Sony announced new entries to compete with Nikon and Canon, demonstrating they’re serious about trying to carve out a foothold in the digital camera space.
The A77 comes packed with features aimed at the Canon 7D and Nikon D5100 and could be compelling enough to wrestle some business away from the market leaders.
Built with a magnesium-alloy shell, the A77 provides clear testimony to the success of Sony’s push to improve the fit and finish of their cameras.
Inside Sony has fitted the A77 with an APS-C chip behind a translucent mirror. Instead of a flip-up mirror, the A77’s translucent mirror remains fixed and allows continuous auto-focus both in burst mode and movie mode. This feature was first introduced in the A55 and improved for this generation.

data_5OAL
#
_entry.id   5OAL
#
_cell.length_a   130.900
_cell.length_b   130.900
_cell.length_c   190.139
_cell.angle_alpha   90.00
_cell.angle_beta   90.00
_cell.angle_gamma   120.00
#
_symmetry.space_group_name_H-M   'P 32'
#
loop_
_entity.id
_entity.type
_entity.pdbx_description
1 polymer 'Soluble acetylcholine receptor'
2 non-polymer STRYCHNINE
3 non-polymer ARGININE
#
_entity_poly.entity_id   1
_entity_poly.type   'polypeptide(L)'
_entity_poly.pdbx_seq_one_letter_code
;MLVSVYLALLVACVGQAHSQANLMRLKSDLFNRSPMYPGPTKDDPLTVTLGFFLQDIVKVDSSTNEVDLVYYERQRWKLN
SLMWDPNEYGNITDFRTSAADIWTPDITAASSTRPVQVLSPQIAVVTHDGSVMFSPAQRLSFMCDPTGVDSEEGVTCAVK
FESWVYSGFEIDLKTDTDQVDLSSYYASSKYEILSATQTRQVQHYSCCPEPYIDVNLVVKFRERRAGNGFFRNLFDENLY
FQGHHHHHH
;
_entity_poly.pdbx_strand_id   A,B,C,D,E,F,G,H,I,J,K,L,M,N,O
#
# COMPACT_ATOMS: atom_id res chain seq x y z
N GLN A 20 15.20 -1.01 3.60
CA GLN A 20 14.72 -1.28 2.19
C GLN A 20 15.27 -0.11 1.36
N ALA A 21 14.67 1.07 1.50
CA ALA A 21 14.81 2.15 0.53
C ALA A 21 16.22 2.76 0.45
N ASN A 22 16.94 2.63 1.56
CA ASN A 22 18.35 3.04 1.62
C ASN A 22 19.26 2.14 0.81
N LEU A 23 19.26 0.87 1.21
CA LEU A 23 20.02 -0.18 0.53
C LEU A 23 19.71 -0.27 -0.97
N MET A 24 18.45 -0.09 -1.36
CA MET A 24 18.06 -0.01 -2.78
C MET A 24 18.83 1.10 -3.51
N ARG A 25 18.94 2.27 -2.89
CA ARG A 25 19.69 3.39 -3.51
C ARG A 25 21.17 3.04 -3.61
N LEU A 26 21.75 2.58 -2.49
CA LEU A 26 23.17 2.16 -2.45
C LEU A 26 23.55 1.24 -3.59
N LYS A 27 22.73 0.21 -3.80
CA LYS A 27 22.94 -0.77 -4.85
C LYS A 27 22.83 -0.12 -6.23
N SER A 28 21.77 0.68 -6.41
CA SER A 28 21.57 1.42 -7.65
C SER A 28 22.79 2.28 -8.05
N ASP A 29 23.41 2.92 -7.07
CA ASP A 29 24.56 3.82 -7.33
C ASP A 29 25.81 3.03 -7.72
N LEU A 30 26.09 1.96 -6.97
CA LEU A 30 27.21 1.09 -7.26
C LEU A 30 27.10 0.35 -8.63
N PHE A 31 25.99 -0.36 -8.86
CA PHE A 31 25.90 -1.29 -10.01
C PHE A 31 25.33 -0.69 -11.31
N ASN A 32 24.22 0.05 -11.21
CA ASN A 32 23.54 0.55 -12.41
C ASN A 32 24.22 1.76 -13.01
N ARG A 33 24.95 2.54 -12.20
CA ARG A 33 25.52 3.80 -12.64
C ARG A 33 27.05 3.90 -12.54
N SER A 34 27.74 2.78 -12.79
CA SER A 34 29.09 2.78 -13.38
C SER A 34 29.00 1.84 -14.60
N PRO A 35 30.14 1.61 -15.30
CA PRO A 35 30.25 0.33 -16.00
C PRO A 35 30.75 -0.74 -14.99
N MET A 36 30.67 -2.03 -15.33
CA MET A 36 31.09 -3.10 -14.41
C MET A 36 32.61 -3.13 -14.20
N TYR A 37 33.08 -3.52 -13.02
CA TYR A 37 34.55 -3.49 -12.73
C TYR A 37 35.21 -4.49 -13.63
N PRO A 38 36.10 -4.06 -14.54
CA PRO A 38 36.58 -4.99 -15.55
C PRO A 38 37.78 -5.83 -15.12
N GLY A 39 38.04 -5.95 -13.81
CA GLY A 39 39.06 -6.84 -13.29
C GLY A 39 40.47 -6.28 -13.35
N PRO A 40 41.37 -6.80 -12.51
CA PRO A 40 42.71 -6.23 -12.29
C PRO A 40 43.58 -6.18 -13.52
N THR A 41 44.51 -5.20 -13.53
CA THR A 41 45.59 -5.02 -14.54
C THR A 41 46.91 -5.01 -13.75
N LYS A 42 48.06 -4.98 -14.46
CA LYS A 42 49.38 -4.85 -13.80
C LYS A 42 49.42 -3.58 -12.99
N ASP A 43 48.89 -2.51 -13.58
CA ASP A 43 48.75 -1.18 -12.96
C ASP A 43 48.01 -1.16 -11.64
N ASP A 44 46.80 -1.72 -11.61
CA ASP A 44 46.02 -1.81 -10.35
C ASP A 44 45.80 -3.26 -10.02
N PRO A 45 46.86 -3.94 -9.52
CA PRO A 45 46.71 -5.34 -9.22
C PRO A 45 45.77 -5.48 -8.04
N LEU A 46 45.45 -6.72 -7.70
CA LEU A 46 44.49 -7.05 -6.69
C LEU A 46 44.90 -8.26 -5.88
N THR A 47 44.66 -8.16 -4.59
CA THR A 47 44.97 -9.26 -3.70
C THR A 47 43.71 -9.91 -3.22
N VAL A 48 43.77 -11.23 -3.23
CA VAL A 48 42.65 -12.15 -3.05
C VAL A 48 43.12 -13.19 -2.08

Several features are aimed at sports photography, including the ability to shoot 12 full-resolution images in burst mode with a shutter delay as low as 0.05 seconds.
The video capabilities have been enhanced, with the introduction of the AVCHD Progressive codec. The A77 can deliver 1080p in either 60 fps or 24 fps and boasts a continuous shooting time of 29 minutes.
The LCD screen has dual-hinge, three-way tilt shift capability, something Canon users will envy when shooting outside on sunny days.
For audio the A77 has stereo mics, but strangely didn’t include any manual audio controls.
The Sony A65 has very similar capabilities in a plastic shell and the burst mode only handles 10 pictures instead of 12.
The A77 will have a $2,000 kit price and the A65 will weigh in at $999 with the 18-55mm kit lens.
Instead of a lower price point, Sony opted for the “more for your money” approach. It will be interesting to see if it works.